Solving a refreshing login screen on an Open Media Vault 5 server


Free up space on your root volume. See this great forum post: [How-To] Fix full OS filesystem – GUI login loop

Avoid the problem in the future

Simple – make sure your root volume doesn’t fill up.

Some options:

  • Buy a large hard drive
  • Make sure the server’s outbound email / notification services are functioning (and check your email)
  • Login and verify the root volume has free space allocated with “df” infrequently
  • Use a server monitoring service to report the disk space
  • Spend a bunch of time configuring a Graphana instance at home like this or this and put it in a place where it can be observed.


When I attempted to login to my web interface for my Open Media Vault server, the screen would refresh and bring me back to an empty login screen. No fun! How am I supposed to fiddle around with Node-Red, Home Assistant and PiHole?

After running df, I found my root volume was full. Looking at the list of volumes, / was used at 100%, with 0 blocks available:

Last login: Wed Dec 14 16:46:39 2022
[email protected]:~$ df
Filesystem      1K-blocks      Used  Available Use% Mounted on
udev               990264         0     990264   0% /dev
tmpfs              202936      2992     199944   2% /run
/dev/sda1        72400968  68738728          0 100% /
tmpfs             1014668         0    1014668   0% /dev/shm
tmpfs                5120         0       5120   0% /run/lock

This command lists volumes and sorts to show only the top 10 volumes

[email protected]:/$ sudo du -xhd1 | sort -hr | head -n 10
65G     .
42G     ./sharedfolders
19G     ./var
4.5G    ./usr
286M    ./boot
13M     ./home
8.3M    ./data
8.1M    ./etc
3.5M    ./root
1.7M    ./srv

I can see that my /var directory is taking up 19 gigs.

Using the ncdu utility, /var is reportedly only taking up 4 gigs.

Looking into /var, I see what I expected- a lot of storage taken up in /logs:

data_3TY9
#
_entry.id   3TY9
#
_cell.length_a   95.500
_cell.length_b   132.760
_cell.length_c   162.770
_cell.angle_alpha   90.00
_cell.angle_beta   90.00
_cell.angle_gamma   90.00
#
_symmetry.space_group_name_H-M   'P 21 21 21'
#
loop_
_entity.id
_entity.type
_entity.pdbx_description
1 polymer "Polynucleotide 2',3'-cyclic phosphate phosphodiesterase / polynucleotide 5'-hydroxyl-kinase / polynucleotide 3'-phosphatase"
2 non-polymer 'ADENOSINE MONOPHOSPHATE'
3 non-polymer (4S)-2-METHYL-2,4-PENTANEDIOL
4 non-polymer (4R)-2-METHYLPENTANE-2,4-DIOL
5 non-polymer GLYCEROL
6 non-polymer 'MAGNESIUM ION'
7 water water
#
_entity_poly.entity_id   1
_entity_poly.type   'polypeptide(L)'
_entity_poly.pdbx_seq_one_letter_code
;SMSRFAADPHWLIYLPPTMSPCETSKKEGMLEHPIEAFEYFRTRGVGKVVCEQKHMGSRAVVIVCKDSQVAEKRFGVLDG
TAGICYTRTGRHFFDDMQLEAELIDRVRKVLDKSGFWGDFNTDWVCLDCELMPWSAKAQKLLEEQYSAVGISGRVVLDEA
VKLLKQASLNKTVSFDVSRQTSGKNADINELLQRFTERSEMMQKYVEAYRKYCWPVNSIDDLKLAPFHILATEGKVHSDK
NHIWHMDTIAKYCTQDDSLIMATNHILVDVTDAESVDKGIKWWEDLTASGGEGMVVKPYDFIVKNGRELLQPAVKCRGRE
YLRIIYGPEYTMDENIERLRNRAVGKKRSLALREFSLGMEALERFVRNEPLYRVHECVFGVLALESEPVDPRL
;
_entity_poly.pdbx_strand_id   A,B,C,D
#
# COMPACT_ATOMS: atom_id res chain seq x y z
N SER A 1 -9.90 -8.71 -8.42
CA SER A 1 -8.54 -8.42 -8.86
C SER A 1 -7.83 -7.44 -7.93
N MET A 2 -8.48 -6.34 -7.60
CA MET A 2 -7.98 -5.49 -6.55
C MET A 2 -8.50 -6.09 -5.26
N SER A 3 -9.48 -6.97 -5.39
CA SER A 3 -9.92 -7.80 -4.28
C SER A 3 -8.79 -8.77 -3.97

ncdu 1.13 ~ Use the arrow keys to navigate, press ? for help
--- /var -----------------------------------------------------------------------------------------------
.   3.4 GiB [##########] /log                                                                           . 630.2 MiB [#         ] /cache
. 321.7 MiB [          ] /lib
.  49.5 MiB [          ] /backups
    7.3 MiB [          ] /www
. 128.0 KiB [          ] /spool..

…and /journal is responsible for most of that:

ncdu 1.13 ~ Use the arrow keys to navigate, press ? for help
--- /var/log -------------------------------------------------------------------------------------------
                         /..                                                                                2.8 GiB [##########] /journal
  138.0 MiB [          ]  daemon.log.1
  105.1 MiB [          ]  daemon.log

Another culprit was docker’s filesystems:

ncdu 1.13 ~ Use the arrow keys to navigate, press ? for help
--- /var/lib/docker/overlay2 -------------------------------------------------------------------------
                         /..                                                                              1.1 GiB [##########] /b6be9adc7a3ab5b180028f5a332dc5bbd71bfbaa3784fc7847bba2358b7487e9
  921.3 MiB [#######   ] /401f5e649ba06b0782cf425c45b5dcddeb41351339641806e7b32244c7b9d28a
  916.8 MiB [#######   ] /8c134dd74390b5d10719483cf40a22ae1ebbbf3ff5051555a293d95bc9af43fd
  574.3 MiB [####      ] 

So, I used sudo docker system prune -a -f, resulting in:

sudo docker system prune -a -f

Deleted Containers:

Deleted Images:
untagged: linuxserver/letsencrypt:latest
untagged: homeassistant/home-assistant:latest
<.. Many more entries ..>